AUTHOR ARCHIVES

Timothy B. Clark

Editor at Large Tim Clark served as editor in chief, publisher and president of Government Executive in the years since it was acquired by National Journal Group in 1987. He and his colleagues have built Government Executive into an essential source for federal managers, a shaper of the government management debate and a key player in the good-government movement. Clark has spent his journalistic career studying and writing about government, and is a founder of National Journal, Washington’s premier source of political insight. He also founded Empire State Report, a monthly magazine about government in New York. He is a fellow and former board member of the National Academy of Public Administration.
Results 171-180 of 307

The View From Europe

June 15, 2006 U.S. diplomats have a tough job reconciling American interests with those of the Continent. An American diplomat's life in "Old Europe" is a tough slog these days, or so it seemed to me after a week's travel on the Continent. Today, ambassadors venture outside only with a sizable protective detail....

The Military Mind

June 1, 2006 It's tough to speak truth to willful civilian leaders. The men who command the Army, Navy and Air Force are expected to be inspirational and business leaders of the nation's largest institutions. Each must direct and motivate hundreds of thousands of personnel and oversee the spending of well over $100...

The Changing Navy

May 15, 2006 CNO Michael Mullen talks about what it will take to meet new security demands. When the latest war supplemental clears Congress this spring, it will add roughly $100 billion to the $250 billion in off-budget financing the Pentagon has received since the United States invaded Iraq in 2003. That's in...

By the Numbers

May 1, 2006 Here's a look at the numbers behind the outsourcing surge. All the controversy about competitive sourcing of federal jobs masks a more important trend: Government is outsourcing key operations from the start. Unlike the competitive sourcing of existing government functions, this does not pit federal workers against private sector bidders....

Our Neighborhood

April 15, 2006 We seek to nurture the community of senior federal officials in print, in person and online. In An Empire of Wealth: The Epic History of American Economic Power, John Steele Gordon tells the story of a Scots immigrant in New York, James Gordon Bennett, and his founding of the first...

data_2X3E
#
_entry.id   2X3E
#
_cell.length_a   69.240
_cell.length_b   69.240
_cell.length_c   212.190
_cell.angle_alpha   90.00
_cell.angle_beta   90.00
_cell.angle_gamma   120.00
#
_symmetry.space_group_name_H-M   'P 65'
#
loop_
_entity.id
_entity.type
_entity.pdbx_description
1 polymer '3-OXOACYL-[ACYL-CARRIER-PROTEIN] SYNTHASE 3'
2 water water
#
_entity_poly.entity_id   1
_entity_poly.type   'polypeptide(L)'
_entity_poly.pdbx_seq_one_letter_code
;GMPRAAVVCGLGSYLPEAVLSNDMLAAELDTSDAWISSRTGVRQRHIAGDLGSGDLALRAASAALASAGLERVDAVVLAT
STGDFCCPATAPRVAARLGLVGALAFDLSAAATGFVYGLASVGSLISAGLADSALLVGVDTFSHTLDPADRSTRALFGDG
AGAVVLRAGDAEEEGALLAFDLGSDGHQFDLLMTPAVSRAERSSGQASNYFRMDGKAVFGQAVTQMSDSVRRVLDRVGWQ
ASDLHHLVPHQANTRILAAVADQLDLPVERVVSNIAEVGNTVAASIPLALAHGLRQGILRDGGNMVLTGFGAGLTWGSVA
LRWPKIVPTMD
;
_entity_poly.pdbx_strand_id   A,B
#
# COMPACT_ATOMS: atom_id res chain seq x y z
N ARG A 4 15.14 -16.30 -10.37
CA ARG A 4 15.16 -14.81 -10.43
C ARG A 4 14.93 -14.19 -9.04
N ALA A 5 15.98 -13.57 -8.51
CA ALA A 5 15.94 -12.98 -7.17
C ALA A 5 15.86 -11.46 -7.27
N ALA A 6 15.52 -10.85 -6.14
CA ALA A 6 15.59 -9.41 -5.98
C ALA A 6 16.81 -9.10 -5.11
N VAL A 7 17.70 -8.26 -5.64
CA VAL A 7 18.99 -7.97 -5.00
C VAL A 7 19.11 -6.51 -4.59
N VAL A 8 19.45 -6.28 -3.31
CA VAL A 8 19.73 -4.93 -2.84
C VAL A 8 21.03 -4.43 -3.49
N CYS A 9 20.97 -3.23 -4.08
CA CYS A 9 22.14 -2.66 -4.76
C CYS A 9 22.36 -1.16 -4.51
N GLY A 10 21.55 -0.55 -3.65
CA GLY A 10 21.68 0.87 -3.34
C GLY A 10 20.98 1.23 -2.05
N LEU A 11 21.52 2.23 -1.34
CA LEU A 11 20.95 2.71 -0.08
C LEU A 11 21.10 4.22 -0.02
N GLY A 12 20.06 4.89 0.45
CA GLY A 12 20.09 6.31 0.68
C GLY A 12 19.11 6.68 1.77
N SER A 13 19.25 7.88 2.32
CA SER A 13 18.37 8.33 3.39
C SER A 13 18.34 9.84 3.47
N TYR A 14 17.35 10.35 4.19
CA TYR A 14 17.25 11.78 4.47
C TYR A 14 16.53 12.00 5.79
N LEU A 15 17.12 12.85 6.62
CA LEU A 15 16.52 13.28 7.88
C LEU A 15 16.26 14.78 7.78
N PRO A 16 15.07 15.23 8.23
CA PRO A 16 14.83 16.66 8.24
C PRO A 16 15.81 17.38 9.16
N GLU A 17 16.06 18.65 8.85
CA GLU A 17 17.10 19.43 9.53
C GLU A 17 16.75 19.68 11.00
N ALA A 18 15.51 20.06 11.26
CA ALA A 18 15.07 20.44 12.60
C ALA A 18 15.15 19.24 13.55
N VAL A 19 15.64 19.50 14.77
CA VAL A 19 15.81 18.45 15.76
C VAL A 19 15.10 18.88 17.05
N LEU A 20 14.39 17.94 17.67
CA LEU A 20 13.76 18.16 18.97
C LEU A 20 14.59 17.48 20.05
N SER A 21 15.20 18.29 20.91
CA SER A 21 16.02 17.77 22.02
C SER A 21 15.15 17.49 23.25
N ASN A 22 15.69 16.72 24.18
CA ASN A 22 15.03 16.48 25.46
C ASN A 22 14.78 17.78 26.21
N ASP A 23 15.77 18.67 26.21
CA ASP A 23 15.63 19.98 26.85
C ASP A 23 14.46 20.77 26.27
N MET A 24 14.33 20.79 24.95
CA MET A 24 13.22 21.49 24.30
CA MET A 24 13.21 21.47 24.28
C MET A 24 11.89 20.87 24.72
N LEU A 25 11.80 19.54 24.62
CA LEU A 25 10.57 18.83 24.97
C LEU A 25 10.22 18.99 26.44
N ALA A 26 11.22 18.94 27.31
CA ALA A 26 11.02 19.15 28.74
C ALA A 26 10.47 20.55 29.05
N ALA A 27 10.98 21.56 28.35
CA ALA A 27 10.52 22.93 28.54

In a Word

April 1, 2006 The clever turn of phrase can help advance a policy agenda. The late Tom Novotny once asked me whether he should change the name of The Bureaucrat, his quarterly journal about government. I voted no even though I knew that the word's connotation was "largely negative," as Wikipedia, the online...

Secrecy Is in the Air

March 15, 2006 On buckshot and other matters where silence has been less than golden. The press always has complained about the Bush administration's penchant for secrecy. So when Vice President Cheney and the White House press office delayed nearly a day before letting on about what Arlo Guthrie might have called the...

Renewing the Faith

March 1, 2006 Political appointees and their service to the nation. Whenever a new political appointee, with right hand raised, promises to protect and defend the Constitution, it's a step forward for our democratic system, or so I would argue. Even if one disapproves of the appointee's past affiliations or record, the ceremony...

Death of a Journalist

February 1, 2006 David E. Rosenbaum set a standard to which all the media should aspire. In a random murder last month, Washington lost one of the people who exemplified the best qualities, and the vital role, of our nation's free press. The victim was David E. Rosenbaum of The New York Times,...

Redefining National Security

January 1, 2006 Agencies slowly embrace new missions and strategies. For the thousands of Government Executive readers who live in the Capital region, security questions are rarely far from top of mind. As a prime target for terrorists, we know that a dirty bomb, biological attack, or worse could come our way. And...

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